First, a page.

If you could design one thing about your own death, what would it be?
  • Just listening to your conversation about the need for social connection, housing, forming new friendships and social engagement in current issues in later life ... all really important issues. I'm 63yrs. I live in NZ now after many years in Australia and became excited about ageing when I heard Rabbi Zalman Schacter-Shalomi speak about his book 'From Aging to Saging'. For the past 10yrs I've been researching and engaging with groups internationally (Sage-ing International, Pass It On Network etc) about ageing in particular about the fabulous initiatives occurring throughout the world....from 'aging in community' (as opposed to aging in place), intergenerational projects; the very young with elderly AND 20-35yrs olds with 60 - 75yrs olds involved in community, the growing number of people over 60yrs creating businesses for the first time mostly in the social sector do good!, activism for the environment and inequality etc, anti-ageism campaigns, ...SO much is happening now!! ...'Positive Aging' has been taken up at the local government level in many countries - they run a variety of programs. I agree with the Cree concept of being an Elder and urge many of us to go down that path.... to develop the qualities and skills and outlook required ...age does not make one an elder. Spirituality is another dimension in aging which is grossly neglected in non-religious contexts. I'd love to talk more ... multi-age friendships are key and if you are passionate about something ... an issue, a cause, a project you easily make friends with young people - age is irrelevant. I could go on and on!!! ;  Sincerely Meg ....

  • Hello All, and thank you for the inspiring dialogue. I'm sorry that I will have to miss the webinar this morning. I neglected to consider the time difference, and I am flying to IL for my monthly trip of caregiving with my 93 year old Mother!  I look forward to further events of this type! Best to you all.

  • Good morning, all. I had no idea what this week-long conversation would be like, but I am delighted with the many who responded, and your thoughtful comments. You have inspired me. I look forward to our live webinar in a few hours.

    • Thanks Ellen and others for your facilltatorship. Well done And to all who contributed I now feel older :)

      I am hoping the principal organizer of the 9th International Positive Aging conference will be joining us. This Taos conversation is inspiring this conference.

      Warm Best, Peter

  • HI everyone.  So glad to see so many creative comments about aging here.

          Peter, I had no idea that this conference was here in Philadelphia.

      I’ll talk to Ken about submitting a proposal.  Its amazing to me how

     the topic of positive aging (and all its other names)  has become so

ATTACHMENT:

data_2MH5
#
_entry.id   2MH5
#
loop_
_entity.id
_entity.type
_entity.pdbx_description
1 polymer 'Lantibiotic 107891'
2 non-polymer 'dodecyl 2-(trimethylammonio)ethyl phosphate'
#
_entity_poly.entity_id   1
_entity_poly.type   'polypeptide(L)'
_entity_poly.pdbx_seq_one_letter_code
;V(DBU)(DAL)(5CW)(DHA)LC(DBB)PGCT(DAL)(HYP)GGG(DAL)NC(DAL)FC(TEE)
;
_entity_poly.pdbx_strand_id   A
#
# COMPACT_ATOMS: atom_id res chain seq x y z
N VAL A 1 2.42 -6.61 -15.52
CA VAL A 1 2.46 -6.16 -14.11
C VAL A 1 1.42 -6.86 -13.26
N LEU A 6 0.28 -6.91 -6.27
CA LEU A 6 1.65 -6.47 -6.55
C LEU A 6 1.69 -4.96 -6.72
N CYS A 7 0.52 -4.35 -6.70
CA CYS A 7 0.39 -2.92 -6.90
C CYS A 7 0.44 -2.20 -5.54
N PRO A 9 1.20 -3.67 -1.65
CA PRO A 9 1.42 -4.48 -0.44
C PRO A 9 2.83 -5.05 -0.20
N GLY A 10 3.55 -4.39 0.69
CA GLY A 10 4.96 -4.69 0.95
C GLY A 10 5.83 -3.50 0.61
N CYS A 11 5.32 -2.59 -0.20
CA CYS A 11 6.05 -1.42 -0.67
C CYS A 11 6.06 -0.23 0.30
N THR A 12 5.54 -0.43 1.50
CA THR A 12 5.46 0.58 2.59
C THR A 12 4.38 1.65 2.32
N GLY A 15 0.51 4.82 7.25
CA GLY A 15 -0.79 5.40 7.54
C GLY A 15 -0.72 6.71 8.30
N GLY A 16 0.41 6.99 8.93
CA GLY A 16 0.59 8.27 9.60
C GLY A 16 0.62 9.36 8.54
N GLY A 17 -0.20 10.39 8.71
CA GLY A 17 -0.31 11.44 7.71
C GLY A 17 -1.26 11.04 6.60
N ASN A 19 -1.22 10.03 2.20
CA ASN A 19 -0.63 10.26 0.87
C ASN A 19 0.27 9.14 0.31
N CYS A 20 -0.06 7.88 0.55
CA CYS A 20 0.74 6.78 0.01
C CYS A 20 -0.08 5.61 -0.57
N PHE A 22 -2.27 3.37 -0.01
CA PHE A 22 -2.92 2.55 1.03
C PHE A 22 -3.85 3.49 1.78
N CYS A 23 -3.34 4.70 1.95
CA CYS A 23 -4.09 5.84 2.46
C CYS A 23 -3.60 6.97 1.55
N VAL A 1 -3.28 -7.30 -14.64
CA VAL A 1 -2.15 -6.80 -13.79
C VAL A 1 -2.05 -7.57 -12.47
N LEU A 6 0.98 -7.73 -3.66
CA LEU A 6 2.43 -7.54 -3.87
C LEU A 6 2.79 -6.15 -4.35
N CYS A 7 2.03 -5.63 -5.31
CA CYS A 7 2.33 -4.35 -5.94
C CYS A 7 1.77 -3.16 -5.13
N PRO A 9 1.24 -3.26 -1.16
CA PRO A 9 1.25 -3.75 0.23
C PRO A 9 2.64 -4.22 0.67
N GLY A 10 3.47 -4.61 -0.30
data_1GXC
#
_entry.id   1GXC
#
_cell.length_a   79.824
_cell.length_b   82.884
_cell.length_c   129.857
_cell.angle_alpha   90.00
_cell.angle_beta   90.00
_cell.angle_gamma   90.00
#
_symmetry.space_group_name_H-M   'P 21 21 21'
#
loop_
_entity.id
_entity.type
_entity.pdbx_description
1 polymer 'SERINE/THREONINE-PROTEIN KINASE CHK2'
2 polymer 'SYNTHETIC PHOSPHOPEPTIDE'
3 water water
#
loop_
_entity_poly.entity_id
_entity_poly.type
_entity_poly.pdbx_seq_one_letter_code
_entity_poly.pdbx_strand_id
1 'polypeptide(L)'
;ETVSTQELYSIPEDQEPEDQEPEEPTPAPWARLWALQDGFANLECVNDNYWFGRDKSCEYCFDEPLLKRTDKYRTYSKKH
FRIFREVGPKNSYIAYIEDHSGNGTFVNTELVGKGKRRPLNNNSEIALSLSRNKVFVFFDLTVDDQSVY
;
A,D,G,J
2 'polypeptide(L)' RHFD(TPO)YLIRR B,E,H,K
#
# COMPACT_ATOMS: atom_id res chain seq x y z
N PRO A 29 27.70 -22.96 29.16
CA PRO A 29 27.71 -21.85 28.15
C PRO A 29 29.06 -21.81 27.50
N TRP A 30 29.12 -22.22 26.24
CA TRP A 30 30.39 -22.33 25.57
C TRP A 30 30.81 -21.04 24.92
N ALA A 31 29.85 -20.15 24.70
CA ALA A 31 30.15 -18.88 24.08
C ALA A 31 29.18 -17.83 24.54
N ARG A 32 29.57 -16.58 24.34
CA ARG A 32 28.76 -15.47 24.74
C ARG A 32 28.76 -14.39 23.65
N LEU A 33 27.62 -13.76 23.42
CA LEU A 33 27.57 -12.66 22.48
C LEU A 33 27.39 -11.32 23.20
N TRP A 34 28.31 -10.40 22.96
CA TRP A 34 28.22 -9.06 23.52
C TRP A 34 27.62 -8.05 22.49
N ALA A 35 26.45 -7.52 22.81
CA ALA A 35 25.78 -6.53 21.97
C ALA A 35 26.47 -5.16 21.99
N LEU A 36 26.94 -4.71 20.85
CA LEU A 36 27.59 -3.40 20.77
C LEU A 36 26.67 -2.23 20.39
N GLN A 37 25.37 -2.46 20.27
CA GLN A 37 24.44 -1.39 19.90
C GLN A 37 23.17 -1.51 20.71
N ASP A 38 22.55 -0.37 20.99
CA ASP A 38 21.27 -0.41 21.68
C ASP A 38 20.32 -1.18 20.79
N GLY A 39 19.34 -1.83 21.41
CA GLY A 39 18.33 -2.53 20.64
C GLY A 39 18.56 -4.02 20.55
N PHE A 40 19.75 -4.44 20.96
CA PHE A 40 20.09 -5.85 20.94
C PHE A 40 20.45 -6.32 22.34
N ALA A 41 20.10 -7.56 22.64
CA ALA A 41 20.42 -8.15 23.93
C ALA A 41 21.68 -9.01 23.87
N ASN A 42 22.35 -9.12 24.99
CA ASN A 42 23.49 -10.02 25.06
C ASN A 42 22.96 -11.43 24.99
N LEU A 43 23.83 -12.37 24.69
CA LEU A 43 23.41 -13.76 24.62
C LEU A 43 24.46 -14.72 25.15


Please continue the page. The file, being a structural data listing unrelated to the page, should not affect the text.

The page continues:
popular in recent years.  All Good.  

         Ken and I just returned from China, where they have translated our book

    on positive aging into Chinese in Taiwan.  We became aware of their

    care of older people by  family members. They go to the parks, museums, and other public places, in the care of their younger relatives.  

              We were also “taken care of” in ways that were unfamiliar,

    and unlike the States.  This felt both good and bad…

    Always an arm out to support one going down the stairs, a hand on

    one’s head getting into a car, opening doors, asking if you are ok or tired.

    I think we aged, in a way, being there.  Back home, we are returning to

    our younger selves.  One must be careful not to be too solicitous of someone older.  What is the right blend?  An important and sensitive matter.


    • Welcome back. Such interesting reflections on aging or being older in China. Reminds me of the importance of cultural factors in aging. I remember those experiments by Langer i think where people got older in controlled environments when the space itself was older. 

      Rick Moody, our planning committee chair, was/is planning to engage you in the conference for sure! It has been on,  off and on again from a planning perspective.  I am obviously engaged as well again working on health, intergenerational, and spirituality. Looking forward to the call tomorrow. 

    • Mary,
      Welcome back! Sounds like you had an interesting trip.

      I’m thinking about your question about how much help is too much.

      Veneration of elders has been a tradition in China, but I understand that as the younger generation moves away from rural homes and into cities, old relatives are left behind without that traditional support.

      Where the relationships do continue, younger relatives still do help their elders, as you describe.

      Now the question...does too much support and assistance lead to more dependency and hasten aging, and does its absence keep older people more active and independent? Who should decide what is ”enough” and when?

      It’s a great topic for discussion here.
      • I recently had an opportunity to interview psychiatrist, Aaron Beck. As I was reviewing my questions, I wondered if they might be too "hardball," and briefly considered revising them.  I then concluded that it would be insulting to Dr. Beck not to ask my original questions.  At 96, Dr. Beck was more than prepared to answer my queries.